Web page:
Bill Would Expand Employer Liability in Harassment Cases

The Maryland Senate passed legislation that would establish a State standard for employer liability in certain workplace harassment cases that is vastly different from the federal standard. The bill, SB 688, expands the federally mandated definition of “supervisor.” As a result, Maryland employers will face increased liability for the conduct of lower-level employees who are not deemed supervisors under federal law. 

The Maryland Chamber opposes the legislation. “Greater liability for Maryland employers under State law will place Maryland at a competitive disadvantage with surrounding states that apply the federal standard,” said Deriece Pate Bennet, Maryland Chamber Vice President of Government Affairs.

Contact your delegates and members of the Health and Government Operations committee today and urge them to oppose SB 688. This bill would increase employer liability and make Maryland less competitive.


In a 2013 ruling, the U.S. Supreme Court limited employer liability in certain Title VII harassment cases. Under Title VII, an employer’s liability depends on whether the alleged harasser is a “co-worker” or a “supervisor.” An employer is vicariously liable for harassment by a supervisor.  Employers are not liable for co-worker to co-worker harassment absent proof that the employer knew or reasonably should have known about the harassment but failed to take action.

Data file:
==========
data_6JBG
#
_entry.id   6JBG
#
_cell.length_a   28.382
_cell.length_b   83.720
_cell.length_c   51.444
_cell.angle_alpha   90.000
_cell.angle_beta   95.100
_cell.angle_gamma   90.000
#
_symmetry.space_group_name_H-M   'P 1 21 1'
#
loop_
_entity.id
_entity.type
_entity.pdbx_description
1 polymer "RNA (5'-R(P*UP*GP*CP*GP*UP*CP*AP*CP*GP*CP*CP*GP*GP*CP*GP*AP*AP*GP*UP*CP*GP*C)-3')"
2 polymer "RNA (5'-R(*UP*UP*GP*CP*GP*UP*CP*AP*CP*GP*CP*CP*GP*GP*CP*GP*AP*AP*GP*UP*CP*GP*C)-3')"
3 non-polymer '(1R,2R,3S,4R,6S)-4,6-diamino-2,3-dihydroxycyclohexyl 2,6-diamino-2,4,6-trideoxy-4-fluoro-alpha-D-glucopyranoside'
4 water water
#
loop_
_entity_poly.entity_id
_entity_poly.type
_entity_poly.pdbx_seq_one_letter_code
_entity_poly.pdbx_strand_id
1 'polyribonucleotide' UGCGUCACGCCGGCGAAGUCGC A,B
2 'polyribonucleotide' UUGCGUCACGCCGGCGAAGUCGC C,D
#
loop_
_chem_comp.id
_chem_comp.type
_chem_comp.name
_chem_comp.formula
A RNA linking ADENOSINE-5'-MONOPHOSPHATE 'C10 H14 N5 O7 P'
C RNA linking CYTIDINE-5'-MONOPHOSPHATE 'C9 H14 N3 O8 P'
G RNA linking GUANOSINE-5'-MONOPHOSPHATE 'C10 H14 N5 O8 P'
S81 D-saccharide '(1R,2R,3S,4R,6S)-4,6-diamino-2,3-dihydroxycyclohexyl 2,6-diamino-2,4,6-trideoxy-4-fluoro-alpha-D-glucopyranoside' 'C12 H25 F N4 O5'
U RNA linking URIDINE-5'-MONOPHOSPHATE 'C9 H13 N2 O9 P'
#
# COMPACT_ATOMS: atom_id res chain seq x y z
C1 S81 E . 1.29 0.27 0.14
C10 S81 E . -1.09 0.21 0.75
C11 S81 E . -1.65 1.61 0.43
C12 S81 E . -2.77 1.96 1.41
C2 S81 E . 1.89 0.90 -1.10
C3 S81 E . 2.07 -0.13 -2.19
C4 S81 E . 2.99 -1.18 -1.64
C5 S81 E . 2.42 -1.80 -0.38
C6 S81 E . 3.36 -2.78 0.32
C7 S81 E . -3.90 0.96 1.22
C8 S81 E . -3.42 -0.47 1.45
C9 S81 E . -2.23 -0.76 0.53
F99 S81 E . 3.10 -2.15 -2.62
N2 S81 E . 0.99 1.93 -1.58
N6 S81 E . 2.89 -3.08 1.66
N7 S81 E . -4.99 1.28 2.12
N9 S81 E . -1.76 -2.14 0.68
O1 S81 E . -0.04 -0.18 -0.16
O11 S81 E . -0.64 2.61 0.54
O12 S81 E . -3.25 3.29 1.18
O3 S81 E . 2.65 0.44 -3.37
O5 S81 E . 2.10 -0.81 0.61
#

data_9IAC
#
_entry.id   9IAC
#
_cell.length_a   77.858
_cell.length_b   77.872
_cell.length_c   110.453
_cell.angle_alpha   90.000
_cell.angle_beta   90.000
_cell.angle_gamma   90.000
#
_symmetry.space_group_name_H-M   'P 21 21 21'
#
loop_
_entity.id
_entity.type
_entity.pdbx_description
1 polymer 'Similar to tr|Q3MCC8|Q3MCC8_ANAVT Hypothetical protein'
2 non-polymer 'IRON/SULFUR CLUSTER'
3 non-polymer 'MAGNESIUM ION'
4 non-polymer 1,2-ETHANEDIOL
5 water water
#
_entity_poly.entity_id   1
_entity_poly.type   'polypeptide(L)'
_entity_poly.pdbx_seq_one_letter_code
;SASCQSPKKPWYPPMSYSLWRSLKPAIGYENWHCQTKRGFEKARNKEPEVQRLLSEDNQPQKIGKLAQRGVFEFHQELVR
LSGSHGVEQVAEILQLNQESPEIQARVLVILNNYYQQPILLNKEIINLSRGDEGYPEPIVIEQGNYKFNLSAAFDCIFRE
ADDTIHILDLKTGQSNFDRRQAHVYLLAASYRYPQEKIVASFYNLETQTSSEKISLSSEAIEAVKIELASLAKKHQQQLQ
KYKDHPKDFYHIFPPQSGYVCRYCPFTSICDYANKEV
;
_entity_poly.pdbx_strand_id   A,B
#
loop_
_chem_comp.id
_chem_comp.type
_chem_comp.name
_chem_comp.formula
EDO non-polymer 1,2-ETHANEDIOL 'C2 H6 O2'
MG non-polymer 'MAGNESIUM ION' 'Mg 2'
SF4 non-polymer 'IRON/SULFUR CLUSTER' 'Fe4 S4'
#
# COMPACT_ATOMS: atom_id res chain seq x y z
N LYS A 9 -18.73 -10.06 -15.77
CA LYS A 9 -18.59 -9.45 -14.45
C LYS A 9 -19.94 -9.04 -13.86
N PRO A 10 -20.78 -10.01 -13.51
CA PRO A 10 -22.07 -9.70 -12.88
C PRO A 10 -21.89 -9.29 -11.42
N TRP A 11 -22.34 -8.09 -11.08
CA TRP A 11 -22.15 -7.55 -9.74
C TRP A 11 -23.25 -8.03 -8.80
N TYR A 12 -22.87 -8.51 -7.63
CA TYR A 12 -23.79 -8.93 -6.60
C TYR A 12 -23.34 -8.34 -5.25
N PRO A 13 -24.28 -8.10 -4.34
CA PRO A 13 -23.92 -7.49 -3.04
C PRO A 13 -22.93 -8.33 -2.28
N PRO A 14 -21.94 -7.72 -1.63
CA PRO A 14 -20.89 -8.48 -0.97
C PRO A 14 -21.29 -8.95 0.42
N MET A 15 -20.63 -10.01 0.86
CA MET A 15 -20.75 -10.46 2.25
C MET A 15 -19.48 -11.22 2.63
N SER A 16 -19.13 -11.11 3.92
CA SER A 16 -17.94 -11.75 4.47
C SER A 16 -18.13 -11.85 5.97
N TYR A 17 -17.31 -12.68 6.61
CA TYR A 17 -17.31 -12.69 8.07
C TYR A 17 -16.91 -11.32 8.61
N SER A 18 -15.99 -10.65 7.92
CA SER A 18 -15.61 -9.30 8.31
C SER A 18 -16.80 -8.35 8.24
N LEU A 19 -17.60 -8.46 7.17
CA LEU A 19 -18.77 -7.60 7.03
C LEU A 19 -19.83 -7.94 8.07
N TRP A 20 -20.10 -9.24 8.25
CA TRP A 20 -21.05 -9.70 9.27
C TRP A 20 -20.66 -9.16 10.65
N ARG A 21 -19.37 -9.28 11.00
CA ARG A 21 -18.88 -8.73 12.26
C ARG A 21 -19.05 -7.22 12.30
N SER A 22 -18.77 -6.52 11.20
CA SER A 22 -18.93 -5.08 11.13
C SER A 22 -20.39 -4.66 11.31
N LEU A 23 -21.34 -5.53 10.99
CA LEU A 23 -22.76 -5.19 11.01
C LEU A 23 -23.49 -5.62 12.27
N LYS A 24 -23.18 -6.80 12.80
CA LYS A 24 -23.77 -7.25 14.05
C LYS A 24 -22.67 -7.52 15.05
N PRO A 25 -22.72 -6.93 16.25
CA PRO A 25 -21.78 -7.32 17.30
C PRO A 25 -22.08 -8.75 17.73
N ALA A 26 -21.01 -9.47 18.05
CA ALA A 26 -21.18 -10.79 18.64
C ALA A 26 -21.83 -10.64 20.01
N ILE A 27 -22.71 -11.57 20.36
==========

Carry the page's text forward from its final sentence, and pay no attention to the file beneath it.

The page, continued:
Title VII does not define the term “supervisor,” and different definitions had emerged in different circuit courts. A broader definition references the term as someone who “has the ability to direct and oversee the alleged victim’s work,” and a narrower version defines the term as someone ”authorized by the employer to hire, fire, demote, promote, transfer, and discipline the alleged victim.” In Vance v. Ball State University, the Supreme Court settled the controversy and held that an employee is a “supervisor” for purposes of employer liability under Title VII “only if he or she is empowered by the employer to take tangible employment actions against the victim.” You can find more information on the court decision from Maryland Chamber member Shawe Rosenthal here.

SB 688 would adopt the broader definition of supervisor as the State standard. Contact your delegates today and urge them to oppose the bill. For more information, contact Deriece Pate Bennett at

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